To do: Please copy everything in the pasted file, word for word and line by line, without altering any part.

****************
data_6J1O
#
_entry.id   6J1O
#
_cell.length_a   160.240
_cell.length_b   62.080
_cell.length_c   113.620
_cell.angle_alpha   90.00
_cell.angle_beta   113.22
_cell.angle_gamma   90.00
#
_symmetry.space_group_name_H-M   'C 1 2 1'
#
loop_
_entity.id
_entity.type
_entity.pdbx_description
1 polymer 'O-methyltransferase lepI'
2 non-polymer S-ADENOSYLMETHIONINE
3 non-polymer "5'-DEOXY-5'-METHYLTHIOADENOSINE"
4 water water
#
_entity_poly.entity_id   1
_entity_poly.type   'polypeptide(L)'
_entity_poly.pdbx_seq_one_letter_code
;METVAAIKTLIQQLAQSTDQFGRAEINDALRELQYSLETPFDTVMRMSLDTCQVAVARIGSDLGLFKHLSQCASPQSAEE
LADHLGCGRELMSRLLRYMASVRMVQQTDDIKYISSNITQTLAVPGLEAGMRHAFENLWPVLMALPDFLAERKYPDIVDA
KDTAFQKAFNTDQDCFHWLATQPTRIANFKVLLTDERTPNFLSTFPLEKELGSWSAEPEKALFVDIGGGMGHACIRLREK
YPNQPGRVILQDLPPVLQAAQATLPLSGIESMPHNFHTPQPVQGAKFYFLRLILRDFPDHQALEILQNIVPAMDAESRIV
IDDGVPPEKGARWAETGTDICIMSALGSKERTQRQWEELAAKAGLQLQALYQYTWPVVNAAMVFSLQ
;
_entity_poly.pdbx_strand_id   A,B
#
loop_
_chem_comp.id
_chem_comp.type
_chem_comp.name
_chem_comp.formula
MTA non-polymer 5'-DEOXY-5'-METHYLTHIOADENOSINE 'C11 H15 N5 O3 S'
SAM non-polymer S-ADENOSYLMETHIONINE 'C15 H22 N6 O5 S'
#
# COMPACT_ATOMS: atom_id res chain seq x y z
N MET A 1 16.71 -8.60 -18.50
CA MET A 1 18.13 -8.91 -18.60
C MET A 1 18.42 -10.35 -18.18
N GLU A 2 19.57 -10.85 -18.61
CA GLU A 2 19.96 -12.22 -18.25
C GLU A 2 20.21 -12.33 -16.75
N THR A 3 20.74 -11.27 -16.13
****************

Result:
data_6J1O
#
_entry.id   6J1O
#
_cell.length_a   160.240
_cell.length_b   62.080
_cell.length_c   113.620
_cell.angle_alpha   90.00
_cell.angle_beta   113.22
_cell.angle_gamma   90.00
#
_symmetry.space_group_name_H-M   'C 1 2 1'
#
loop_
_entity.id
_entity.type
_entity.pdbx_description
1 polymer 'O-methyltransferase lepI'
2 non-polymer S-ADENOSYLMETHIONINE
3 non-polymer "5'-DEOXY-5'-METHYLTHIOADENOSINE"
4 water water
#
_entity_poly.entity_id   1
_entity_poly.type   'polypeptide(L)'
_entity_poly.pdbx_seq_one_letter_code
;METVAAIKTLIQQLAQSTDQFGRAEINDALRELQYSLETPFDTVMRMSLDTCQVAVARIGSDLGLFKHLSQCASPQSAEE
LADHLGCGRELMSRLLRYMASVRMVQQTDDIKYISSNITQTLAVPGLEAGMRHAFENLWPVLMALPDFLAERKYPDIVDA
KDTAFQKAFNTDQDCFHWLATQPTRIANFKVLLTDERTPNFLSTFPLEKELGSWSAEPEKALFVDIGGGMGHACIRLREK
YPNQPGRVILQDLPPVLQAAQATLPLSGIESMPHNFHTPQPVQGAKFYFLRLILRDFPDHQALEILQNIVPAMDAESRIV
IDDGVPPEKGARWAETGTDICIMSALGSKERTQRQWEELAAKAGLQLQALYQYTWPVVNAAMVFSLQ
;
_entity_poly.pdbx_strand_id   A,B
#
loop_
_chem_comp.id
_chem_comp.type
_chem_comp.name
_chem_comp.formula
MTA non-polymer 5'-DEOXY-5'-METHYLTHIOADENOSINE 'C11 H15 N5 O3 S'
SAM non-polymer S-ADENOSYLMETHIONINE 'C15 H22 N6 O5 S'
#
# COMPACT_ATOMS: atom_id res chain seq x y z
N MET A 1 16.71 -8.60 -18.50
CA MET A 1 18.13 -8.91 -18.60
C MET A 1 18.42 -10.35 -18.18
N GLU A 2 19.57 -10.85 -18.61
CA GLU A 2 19.96 -12.22 -18.25
C GLU A 2 20.21 -12.33 -16.75
N THR A 3 20.74 -11.27 -16.13